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J Thorac Cardiovasc Surg. 2013 Mar;145(3):862-7; discussion 867-8. doi: 10.1016/j.jtcvs.2012.12.022. Epub 2013 Jan 11.

Extracorporeal membrane oxygenation as a bridge to pulmonary transplantation.

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1
Department of Surgery, University of Kentucky College of Medicine, Lexington, KY 40536-0284, USA. charles.hoopes@uky.edu

Abstract

OBJECTIVE:

Acute clinical deterioration preceding death is a common observation in patients with advanced interstitial lung disease and secondary pulmonary hypertension. Patients with pulmonary arterial hypertension refractory to medical therapy are also at risk of sudden cardiac death (cor pulmonale). The treatment of these patients remains complex, and the findings from retrospective studies have suggested that intubation and mechanical ventilation are inappropriate given the universally poor outcomes. Extracorporeal support technologies have received limited attention because of the presumed inability to either recover cardiopulmonary function in the patient with end-stage disease or the presumed inability to proceed to definitive therapy with transplantation.

METHODS:

A retrospective review was performed of 31 patients from 2 institutions placed on extracorporeal membrane oxygenation as a bridge to lung transplantation compared with similar patients without extracorporeal membrane oxygenation at the same institutions and comparison groups queried from the United Network for Organ Sharing database.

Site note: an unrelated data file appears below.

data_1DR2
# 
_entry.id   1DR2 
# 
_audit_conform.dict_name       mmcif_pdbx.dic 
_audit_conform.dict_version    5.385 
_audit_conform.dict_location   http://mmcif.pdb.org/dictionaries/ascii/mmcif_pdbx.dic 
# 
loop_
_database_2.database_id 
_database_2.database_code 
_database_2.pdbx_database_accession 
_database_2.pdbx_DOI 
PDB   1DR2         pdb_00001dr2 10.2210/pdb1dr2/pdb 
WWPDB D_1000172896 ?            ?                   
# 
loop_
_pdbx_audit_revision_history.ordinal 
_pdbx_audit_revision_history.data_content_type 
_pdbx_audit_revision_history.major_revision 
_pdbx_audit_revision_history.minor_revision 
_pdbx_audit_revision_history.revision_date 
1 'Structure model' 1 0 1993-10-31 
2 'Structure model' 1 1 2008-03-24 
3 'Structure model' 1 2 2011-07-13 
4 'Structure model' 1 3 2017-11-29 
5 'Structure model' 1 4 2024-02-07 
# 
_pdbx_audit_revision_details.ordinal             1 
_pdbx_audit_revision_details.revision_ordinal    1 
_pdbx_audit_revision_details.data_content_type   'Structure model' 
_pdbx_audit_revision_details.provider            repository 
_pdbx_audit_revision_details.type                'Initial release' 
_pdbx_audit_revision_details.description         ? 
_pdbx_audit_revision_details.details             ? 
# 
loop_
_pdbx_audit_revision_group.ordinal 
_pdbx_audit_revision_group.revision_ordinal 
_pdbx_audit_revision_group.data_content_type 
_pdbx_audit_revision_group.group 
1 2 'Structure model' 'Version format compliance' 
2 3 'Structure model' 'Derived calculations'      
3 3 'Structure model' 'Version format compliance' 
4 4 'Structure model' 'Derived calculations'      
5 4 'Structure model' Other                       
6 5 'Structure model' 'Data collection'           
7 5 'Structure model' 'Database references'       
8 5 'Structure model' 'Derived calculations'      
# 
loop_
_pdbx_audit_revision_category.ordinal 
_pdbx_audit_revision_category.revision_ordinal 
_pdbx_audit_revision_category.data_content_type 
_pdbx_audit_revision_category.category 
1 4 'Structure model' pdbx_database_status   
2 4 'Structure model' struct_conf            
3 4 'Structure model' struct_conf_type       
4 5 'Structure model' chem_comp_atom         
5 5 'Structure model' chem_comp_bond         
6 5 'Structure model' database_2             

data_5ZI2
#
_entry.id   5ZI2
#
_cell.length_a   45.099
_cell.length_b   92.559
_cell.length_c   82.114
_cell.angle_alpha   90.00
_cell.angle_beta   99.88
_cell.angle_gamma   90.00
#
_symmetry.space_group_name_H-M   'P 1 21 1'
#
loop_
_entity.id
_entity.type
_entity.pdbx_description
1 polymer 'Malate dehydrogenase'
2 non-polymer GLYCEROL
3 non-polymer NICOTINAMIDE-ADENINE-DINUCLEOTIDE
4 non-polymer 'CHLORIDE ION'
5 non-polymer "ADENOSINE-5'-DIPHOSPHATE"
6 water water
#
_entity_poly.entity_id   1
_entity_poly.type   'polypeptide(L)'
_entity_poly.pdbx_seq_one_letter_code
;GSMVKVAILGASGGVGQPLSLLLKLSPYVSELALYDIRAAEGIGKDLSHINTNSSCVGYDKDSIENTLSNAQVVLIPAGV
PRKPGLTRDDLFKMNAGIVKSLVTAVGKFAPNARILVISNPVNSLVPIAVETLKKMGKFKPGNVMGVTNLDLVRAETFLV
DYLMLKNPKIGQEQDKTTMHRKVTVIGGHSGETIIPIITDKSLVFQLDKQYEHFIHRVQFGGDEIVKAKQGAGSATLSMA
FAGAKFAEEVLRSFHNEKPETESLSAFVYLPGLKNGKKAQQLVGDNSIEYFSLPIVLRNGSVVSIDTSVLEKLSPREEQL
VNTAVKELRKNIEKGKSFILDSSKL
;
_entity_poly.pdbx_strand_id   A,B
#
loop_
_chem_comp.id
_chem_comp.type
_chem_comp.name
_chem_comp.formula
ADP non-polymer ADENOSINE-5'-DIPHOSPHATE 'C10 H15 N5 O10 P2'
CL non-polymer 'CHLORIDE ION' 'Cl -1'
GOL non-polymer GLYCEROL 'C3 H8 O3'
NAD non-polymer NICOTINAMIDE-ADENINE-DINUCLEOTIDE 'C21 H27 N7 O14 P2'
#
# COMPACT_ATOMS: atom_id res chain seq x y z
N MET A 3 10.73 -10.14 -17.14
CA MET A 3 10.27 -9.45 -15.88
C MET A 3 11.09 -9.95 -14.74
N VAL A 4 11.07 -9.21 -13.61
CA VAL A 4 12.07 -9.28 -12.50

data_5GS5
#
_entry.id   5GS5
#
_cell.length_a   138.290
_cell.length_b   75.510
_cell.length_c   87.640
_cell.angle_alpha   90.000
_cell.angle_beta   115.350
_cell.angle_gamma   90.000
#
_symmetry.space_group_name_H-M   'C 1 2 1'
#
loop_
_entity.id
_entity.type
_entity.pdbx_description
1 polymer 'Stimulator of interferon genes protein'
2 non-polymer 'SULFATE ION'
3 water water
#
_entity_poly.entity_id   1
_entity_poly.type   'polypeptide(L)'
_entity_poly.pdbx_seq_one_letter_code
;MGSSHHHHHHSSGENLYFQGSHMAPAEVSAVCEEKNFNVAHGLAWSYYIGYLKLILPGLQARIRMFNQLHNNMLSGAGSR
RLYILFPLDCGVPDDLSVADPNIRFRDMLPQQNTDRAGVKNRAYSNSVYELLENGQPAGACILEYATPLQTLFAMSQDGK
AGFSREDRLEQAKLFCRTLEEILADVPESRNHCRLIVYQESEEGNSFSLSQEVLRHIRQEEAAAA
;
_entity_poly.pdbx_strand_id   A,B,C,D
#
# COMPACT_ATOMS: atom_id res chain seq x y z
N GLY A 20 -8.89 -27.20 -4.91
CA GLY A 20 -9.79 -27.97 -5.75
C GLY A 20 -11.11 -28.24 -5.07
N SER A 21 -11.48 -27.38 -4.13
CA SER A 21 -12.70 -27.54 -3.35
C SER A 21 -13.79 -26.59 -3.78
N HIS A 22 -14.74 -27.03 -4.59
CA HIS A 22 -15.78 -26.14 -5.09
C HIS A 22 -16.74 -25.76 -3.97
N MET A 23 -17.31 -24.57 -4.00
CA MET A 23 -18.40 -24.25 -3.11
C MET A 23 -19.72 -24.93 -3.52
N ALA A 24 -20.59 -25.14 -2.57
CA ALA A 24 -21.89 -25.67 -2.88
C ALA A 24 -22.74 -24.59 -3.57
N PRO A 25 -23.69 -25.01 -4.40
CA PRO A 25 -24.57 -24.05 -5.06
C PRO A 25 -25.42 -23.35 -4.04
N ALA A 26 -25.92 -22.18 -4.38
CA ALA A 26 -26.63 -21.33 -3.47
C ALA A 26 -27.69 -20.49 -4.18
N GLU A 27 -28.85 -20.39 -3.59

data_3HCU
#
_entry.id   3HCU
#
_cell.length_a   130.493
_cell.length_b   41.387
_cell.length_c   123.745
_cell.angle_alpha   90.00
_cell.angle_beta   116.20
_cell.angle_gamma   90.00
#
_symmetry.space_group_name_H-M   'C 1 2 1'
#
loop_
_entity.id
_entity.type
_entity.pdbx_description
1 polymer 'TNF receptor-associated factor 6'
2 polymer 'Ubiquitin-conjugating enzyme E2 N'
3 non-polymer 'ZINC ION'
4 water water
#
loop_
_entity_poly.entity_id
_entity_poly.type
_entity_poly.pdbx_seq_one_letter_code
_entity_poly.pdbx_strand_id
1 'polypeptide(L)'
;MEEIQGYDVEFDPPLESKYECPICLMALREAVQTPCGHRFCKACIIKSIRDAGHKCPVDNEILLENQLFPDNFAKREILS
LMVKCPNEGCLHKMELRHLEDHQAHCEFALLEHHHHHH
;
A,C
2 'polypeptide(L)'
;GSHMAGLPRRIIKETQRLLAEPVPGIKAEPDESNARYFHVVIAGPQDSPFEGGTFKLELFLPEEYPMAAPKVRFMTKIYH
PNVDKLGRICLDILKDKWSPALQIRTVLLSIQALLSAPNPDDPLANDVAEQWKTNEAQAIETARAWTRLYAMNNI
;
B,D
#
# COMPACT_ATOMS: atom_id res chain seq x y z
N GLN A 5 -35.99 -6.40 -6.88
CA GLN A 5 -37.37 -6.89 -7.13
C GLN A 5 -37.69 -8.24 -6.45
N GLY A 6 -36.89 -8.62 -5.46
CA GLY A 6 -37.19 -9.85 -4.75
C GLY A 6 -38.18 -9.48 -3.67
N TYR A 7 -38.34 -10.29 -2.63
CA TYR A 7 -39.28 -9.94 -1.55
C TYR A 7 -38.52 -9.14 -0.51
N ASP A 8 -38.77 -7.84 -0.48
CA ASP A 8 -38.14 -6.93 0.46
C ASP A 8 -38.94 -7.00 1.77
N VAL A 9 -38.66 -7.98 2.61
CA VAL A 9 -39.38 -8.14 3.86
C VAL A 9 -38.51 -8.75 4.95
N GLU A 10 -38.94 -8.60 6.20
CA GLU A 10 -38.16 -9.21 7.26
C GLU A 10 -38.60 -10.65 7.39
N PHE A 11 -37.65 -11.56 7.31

RESULTS:

We have transplanted 31 patients with refractory lung disease from mechanical artificial lung support. Of the 31 patients, 19 were ambulatory at transplantation. Pulmonary fibrosis (42%), cystic fibrosis (20%), and pulmonary hypertension (16%) were the most common diagnostic codes and acute cor pulmonale (48%) and hypoxia (39%) were the most common indications for device deployment. The average duration of extracorporeal membrane oxygenation support was 13.7 days (range, 2-53 days), and the mean survival of all patients bridged to pulmonary transplantation was 26 months (range, 54 days to 95 months). The 1-, 3-, and 5-year survival was 93%, 80%, and 66%, respectively. The duration of in-house postoperative transplant care ranged from 12 to 86 days (mean, 31 days). Patients requiring an extracorporeal membrane oxygenation bridge had comparable survival to that of the high acuity patients transplanted without extracorporeal membrane oxygenation support in the Scientific Registry of Transplant Recipients database but were at a survival disadvantage compared with the high-acuity patients (lung allocation score, >50) transplanted at the same center who did not require mechanical support (P < .001).

CONCLUSIONS:

These observations challenge current assumptions about the treatment of selected patients with end-stage lung disease and suggest that "salvage transplant" is both technically feasible and logistically viable. Widespread adoption of artificial lung technology in lung transplant will require the design of clinical trials that establish the most effective circumstances in which to use these technologies. A discussion of a clinical trial and reconsideration of current allocation policy is warranted.

PMID:
23312979
DOI:
10.1016/j.jtcvs.2012.12.022
[Indexed for MEDLINE]
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